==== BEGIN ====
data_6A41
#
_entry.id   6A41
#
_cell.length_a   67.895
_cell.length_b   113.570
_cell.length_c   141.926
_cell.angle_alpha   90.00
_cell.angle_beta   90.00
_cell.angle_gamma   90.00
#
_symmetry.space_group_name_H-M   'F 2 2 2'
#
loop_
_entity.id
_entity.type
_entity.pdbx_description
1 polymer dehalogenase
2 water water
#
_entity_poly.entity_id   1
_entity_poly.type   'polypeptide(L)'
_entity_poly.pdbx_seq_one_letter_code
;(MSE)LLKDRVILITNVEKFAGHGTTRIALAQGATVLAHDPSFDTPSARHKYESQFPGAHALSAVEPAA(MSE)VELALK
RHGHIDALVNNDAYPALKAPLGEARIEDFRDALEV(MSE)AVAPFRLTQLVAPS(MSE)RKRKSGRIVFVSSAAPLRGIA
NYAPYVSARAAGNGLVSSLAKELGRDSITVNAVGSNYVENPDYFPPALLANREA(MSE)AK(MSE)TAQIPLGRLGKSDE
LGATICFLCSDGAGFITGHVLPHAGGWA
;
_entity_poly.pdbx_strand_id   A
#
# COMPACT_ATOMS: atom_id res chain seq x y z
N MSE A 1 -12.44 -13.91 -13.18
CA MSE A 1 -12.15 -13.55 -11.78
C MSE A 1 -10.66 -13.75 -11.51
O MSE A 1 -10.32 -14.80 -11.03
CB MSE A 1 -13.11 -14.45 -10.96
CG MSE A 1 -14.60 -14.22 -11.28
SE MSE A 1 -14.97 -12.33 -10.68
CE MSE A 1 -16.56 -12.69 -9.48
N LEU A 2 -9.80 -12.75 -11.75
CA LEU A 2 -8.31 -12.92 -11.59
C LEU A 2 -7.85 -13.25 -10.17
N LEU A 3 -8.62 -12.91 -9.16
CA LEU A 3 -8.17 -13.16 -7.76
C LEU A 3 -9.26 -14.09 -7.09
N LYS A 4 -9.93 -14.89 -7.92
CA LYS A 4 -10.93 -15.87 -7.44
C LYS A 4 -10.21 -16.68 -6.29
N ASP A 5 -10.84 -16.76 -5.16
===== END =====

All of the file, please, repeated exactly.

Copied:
data_6A41
#
_entry.id   6A41
#
_cell.length_a   67.895
_cell.length_b   113.570
_cell.length_c   141.926
_cell.angle_alpha   90.00
_cell.angle_beta   90.00
_cell.angle_gamma   90.00
#
_symmetry.space_group_name_H-M   'F 2 2 2'
#
loop_
_entity.id
_entity.type
_entity.pdbx_description
1 polymer dehalogenase
2 water water
#
_entity_poly.entity_id   1
_entity_poly.type   'polypeptide(L)'
_entity_poly.pdbx_seq_one_letter_code
;(MSE)LLKDRVILITNVEKFAGHGTTRIALAQGATVLAHDPSFDTPSARHKYESQFPGAHALSAVEPAA(MSE)VELALK
RHGHIDALVNNDAYPALKAPLGEARIEDFRDALEV(MSE)AVAPFRLTQLVAPS(MSE)RKRKSGRIVFVSSAAPLRGIA
NYAPYVSARAAGNGLVSSLAKELGRDSITVNAVGSNYVENPDYFPPALLANREA(MSE)AK(MSE)TAQIPLGRLGKSDE
LGATICFLCSDGAGFITGHVLPHAGGWA
;
_entity_poly.pdbx_strand_id   A
#
# COMPACT_ATOMS: atom_id res chain seq x y z
N MSE A 1 -12.44 -13.91 -13.18
CA MSE A 1 -12.15 -13.55 -11.78
C MSE A 1 -10.66 -13.75 -11.51
O MSE A 1 -10.32 -14.80 -11.03
CB MSE A 1 -13.11 -14.45 -10.96
CG MSE A 1 -14.60 -14.22 -11.28
SE MSE A 1 -14.97 -12.33 -10.68
CE MSE A 1 -16.56 -12.69 -9.48
N LEU A 2 -9.80 -12.75 -11.75
CA LEU A 2 -8.31 -12.92 -11.59
C LEU A 2 -7.85 -13.25 -10.17
N LEU A 3 -8.62 -12.91 -9.16
CA LEU A 3 -8.17 -13.16 -7.76
C LEU A 3 -9.26 -14.09 -7.09
N LYS A 4 -9.93 -14.89 -7.92
CA LYS A 4 -10.93 -15.87 -7.44
C LYS A 4 -10.21 -16.68 -6.29
N ASP A 5 -10.84 -16.76 -5.16